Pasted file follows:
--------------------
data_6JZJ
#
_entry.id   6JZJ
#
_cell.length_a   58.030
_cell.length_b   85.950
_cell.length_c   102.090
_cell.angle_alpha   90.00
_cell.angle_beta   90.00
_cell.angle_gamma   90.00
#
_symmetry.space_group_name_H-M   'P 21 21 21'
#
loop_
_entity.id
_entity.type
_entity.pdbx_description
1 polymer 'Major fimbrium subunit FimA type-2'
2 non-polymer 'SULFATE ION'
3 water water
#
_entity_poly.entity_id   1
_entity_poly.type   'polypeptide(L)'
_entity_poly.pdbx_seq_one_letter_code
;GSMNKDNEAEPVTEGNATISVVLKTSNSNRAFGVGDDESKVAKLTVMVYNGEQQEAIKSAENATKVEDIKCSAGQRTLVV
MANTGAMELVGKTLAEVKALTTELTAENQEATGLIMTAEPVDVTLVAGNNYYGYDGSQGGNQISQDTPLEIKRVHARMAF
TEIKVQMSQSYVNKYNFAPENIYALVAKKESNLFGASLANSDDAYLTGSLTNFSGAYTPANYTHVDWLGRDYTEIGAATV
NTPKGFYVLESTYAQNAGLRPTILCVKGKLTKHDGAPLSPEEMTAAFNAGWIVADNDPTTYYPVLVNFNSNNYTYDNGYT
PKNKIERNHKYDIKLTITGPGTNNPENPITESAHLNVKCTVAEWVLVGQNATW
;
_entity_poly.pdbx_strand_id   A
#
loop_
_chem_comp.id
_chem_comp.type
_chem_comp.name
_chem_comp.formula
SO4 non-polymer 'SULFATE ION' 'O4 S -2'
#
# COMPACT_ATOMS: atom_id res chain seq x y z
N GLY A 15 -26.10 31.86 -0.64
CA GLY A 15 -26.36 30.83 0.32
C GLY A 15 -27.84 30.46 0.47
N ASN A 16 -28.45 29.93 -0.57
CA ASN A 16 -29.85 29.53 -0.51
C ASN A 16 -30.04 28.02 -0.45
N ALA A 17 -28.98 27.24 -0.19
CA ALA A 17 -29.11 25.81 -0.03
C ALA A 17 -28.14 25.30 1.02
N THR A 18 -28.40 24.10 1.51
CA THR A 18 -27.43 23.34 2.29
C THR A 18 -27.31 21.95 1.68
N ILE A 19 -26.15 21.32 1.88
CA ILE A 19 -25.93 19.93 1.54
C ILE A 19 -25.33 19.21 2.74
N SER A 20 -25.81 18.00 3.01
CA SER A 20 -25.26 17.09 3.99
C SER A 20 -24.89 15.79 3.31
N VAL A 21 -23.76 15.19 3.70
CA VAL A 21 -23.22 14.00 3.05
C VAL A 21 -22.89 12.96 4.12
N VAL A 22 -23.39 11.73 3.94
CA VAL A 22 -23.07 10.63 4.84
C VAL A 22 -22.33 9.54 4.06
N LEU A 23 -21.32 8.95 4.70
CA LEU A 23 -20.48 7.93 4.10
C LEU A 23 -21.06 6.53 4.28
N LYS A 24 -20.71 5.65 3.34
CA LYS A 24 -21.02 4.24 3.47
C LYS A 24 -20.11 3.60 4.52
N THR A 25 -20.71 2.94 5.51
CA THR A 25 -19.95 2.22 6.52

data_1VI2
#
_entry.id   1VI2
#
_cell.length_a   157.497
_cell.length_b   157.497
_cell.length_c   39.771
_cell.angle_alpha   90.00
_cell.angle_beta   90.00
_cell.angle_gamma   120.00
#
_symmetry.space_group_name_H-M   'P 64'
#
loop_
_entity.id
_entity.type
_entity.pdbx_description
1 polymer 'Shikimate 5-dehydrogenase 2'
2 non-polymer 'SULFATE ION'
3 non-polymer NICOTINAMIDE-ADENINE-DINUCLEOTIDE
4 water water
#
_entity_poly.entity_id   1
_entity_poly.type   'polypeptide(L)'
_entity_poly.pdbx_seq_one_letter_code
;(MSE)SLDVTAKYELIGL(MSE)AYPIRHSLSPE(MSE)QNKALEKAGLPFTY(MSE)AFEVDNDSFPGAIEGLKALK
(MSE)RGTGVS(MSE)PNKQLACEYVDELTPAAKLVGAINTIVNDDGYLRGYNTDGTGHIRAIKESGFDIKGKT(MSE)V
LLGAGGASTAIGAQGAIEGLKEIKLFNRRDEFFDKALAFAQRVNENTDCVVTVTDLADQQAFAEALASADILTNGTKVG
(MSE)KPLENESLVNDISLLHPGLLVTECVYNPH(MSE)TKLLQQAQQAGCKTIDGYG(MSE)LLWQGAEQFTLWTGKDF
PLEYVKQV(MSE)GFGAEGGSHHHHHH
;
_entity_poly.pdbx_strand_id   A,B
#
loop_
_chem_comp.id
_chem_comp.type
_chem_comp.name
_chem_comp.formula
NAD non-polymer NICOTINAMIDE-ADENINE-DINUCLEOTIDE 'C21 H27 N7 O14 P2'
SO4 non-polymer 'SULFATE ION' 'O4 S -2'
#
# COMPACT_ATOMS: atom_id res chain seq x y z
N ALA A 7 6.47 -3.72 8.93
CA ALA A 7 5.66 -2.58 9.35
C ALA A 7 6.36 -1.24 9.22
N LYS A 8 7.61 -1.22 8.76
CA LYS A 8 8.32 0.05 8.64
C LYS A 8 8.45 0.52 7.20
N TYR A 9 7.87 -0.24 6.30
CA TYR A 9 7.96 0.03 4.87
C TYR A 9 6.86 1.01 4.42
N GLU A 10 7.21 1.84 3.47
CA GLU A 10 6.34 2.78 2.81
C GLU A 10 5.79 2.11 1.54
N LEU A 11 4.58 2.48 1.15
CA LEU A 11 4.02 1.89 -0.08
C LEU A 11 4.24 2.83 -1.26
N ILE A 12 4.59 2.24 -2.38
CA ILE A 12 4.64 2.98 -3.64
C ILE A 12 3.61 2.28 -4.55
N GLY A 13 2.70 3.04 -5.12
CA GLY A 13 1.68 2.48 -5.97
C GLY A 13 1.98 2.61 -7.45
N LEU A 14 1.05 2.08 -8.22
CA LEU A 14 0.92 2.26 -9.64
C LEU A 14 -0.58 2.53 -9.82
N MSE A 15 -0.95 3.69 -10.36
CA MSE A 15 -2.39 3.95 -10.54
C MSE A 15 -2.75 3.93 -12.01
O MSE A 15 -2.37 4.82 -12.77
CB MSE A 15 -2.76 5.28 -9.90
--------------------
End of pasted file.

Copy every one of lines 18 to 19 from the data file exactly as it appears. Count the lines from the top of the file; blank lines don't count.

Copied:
1 polymer 'Major fimbrium subunit FimA type-2'
2 non-polymer 'SULFATE ION'